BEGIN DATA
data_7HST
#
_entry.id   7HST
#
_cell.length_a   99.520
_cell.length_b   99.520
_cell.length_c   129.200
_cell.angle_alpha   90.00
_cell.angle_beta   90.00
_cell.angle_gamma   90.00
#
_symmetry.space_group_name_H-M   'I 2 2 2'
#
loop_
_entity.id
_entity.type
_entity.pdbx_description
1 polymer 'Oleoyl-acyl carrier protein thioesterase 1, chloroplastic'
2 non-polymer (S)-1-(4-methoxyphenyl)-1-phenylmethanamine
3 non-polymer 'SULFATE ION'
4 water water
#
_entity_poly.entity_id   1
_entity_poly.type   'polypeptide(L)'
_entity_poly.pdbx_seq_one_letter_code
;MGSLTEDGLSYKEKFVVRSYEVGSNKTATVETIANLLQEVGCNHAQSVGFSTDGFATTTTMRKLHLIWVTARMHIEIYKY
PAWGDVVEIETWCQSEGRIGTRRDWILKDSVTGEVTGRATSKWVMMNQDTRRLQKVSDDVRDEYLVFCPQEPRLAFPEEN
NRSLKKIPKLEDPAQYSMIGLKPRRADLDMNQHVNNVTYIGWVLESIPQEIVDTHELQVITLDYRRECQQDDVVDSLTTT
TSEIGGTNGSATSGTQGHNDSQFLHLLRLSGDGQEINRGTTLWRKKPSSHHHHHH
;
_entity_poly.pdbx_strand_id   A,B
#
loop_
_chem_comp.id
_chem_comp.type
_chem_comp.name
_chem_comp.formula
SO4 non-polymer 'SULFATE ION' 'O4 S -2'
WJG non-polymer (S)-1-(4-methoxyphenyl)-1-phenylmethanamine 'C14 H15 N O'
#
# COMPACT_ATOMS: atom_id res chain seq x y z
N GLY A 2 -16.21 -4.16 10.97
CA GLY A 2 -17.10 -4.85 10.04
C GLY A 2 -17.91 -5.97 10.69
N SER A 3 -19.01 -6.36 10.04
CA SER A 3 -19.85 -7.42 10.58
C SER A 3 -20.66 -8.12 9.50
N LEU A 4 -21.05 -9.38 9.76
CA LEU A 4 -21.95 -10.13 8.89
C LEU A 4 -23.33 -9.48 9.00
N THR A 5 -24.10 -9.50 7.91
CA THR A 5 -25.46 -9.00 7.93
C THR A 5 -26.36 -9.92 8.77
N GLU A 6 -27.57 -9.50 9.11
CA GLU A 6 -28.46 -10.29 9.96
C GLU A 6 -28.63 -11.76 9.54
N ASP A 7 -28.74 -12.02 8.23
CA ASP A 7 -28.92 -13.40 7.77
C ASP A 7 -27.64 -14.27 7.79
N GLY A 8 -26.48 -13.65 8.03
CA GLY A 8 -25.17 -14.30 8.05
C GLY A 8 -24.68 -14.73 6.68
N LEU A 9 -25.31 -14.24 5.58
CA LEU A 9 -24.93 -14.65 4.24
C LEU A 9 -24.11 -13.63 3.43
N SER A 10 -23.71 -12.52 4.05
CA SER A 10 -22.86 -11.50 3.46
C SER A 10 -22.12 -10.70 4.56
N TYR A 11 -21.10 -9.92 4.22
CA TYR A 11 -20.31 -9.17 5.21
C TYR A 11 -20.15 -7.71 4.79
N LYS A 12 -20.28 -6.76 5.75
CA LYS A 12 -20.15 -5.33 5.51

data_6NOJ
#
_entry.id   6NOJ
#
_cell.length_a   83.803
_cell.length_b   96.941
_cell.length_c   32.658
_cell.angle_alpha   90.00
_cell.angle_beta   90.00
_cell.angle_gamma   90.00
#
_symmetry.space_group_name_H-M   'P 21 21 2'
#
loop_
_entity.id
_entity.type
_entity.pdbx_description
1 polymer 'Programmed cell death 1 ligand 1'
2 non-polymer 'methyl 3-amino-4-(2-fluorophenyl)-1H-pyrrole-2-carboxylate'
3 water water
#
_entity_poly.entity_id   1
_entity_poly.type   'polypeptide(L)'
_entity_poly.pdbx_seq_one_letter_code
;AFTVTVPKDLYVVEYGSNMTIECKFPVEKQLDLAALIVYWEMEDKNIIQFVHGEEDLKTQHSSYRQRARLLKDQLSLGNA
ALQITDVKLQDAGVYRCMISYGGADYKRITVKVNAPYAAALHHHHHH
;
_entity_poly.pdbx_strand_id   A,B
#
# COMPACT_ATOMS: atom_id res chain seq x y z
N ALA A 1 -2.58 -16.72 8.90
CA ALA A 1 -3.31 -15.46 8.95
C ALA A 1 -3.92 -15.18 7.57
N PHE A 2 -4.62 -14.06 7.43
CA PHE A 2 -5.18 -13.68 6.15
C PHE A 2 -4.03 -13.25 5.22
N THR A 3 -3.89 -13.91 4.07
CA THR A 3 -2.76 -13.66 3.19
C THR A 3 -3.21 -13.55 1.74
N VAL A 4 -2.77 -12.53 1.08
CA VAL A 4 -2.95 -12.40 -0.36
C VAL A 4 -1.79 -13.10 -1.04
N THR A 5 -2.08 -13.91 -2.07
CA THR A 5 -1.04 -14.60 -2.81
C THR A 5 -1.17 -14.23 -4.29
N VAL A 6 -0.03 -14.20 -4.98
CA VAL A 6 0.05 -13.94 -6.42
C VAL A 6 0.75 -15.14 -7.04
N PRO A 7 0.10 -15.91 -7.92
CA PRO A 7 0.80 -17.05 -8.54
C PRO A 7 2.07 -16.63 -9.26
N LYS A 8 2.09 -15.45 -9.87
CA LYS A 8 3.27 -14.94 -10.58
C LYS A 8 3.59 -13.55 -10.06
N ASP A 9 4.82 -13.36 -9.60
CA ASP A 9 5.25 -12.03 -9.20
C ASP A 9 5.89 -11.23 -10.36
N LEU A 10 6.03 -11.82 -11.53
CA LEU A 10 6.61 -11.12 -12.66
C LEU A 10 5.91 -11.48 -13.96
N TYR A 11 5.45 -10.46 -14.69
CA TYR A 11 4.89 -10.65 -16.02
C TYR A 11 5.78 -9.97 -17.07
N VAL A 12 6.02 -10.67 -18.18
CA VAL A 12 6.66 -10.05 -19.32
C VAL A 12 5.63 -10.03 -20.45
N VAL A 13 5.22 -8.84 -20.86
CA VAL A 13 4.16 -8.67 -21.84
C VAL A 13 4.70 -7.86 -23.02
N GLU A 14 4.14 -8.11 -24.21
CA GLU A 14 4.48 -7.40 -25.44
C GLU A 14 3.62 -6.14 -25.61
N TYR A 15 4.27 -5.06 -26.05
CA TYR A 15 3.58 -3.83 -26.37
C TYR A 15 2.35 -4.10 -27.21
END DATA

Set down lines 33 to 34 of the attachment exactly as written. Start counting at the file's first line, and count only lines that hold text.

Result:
loop_
_chem_comp.id